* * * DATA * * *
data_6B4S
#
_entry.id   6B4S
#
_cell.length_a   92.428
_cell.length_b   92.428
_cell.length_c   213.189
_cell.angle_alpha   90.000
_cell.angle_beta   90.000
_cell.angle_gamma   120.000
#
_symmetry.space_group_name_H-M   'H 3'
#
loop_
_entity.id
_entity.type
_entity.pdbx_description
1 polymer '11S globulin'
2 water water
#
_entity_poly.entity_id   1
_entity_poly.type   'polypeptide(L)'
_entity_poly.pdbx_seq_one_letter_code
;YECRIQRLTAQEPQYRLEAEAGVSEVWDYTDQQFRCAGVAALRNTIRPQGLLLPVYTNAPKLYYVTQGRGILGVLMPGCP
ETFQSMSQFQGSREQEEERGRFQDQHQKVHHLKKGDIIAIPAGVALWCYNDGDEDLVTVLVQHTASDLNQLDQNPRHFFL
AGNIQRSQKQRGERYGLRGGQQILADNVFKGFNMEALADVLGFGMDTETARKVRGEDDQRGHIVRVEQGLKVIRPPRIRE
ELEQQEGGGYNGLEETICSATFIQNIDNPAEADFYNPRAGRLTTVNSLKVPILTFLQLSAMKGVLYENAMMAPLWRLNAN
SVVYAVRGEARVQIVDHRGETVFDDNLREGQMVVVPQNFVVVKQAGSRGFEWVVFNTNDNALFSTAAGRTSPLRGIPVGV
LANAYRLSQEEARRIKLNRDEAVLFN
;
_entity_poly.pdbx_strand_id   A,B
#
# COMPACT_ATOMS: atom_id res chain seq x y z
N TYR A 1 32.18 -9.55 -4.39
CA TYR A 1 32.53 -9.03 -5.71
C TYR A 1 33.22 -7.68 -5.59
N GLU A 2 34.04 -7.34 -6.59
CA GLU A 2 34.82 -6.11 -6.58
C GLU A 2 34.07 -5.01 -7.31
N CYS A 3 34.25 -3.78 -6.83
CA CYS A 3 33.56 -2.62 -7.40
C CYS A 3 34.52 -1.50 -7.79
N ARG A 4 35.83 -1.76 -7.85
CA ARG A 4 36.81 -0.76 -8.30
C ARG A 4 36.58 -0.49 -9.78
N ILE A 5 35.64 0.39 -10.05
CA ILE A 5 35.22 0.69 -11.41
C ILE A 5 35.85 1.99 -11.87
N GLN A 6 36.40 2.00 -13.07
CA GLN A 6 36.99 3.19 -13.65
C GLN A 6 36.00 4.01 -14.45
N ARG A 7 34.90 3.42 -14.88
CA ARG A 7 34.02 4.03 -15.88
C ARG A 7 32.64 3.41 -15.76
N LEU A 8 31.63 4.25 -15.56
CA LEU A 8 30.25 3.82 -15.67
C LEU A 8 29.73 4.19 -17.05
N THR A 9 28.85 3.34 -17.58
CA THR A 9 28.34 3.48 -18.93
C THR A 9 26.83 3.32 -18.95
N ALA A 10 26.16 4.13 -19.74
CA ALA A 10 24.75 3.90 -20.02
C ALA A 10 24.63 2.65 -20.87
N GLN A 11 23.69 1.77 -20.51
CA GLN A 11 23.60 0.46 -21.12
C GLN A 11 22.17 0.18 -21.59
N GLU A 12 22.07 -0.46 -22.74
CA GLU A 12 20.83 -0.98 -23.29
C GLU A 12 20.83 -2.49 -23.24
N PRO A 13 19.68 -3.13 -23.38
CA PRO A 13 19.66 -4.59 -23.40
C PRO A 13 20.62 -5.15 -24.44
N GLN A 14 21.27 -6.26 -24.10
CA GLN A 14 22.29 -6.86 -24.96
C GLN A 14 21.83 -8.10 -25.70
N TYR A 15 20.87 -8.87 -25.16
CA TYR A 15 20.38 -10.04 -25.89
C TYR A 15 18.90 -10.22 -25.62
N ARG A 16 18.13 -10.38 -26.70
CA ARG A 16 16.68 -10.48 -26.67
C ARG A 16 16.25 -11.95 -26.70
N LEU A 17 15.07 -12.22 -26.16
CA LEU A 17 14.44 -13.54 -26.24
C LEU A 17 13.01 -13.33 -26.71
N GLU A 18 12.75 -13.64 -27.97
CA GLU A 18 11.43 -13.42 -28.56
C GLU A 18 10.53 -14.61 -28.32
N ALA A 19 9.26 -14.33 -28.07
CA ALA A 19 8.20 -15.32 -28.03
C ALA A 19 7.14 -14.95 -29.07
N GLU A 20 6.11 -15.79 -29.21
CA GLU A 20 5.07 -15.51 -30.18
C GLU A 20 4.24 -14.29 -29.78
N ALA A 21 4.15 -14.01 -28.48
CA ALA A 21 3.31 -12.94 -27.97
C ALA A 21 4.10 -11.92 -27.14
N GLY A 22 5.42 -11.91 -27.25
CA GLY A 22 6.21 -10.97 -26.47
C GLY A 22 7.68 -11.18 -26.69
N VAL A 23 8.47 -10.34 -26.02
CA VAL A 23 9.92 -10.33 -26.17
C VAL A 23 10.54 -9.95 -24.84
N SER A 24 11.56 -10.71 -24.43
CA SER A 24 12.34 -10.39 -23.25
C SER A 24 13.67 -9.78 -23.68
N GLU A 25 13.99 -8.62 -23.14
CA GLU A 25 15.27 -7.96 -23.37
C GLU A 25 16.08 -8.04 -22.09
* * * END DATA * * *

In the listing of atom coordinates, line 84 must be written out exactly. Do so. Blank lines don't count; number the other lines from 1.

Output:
C LEU A 17 13.01 -13.33 -26.71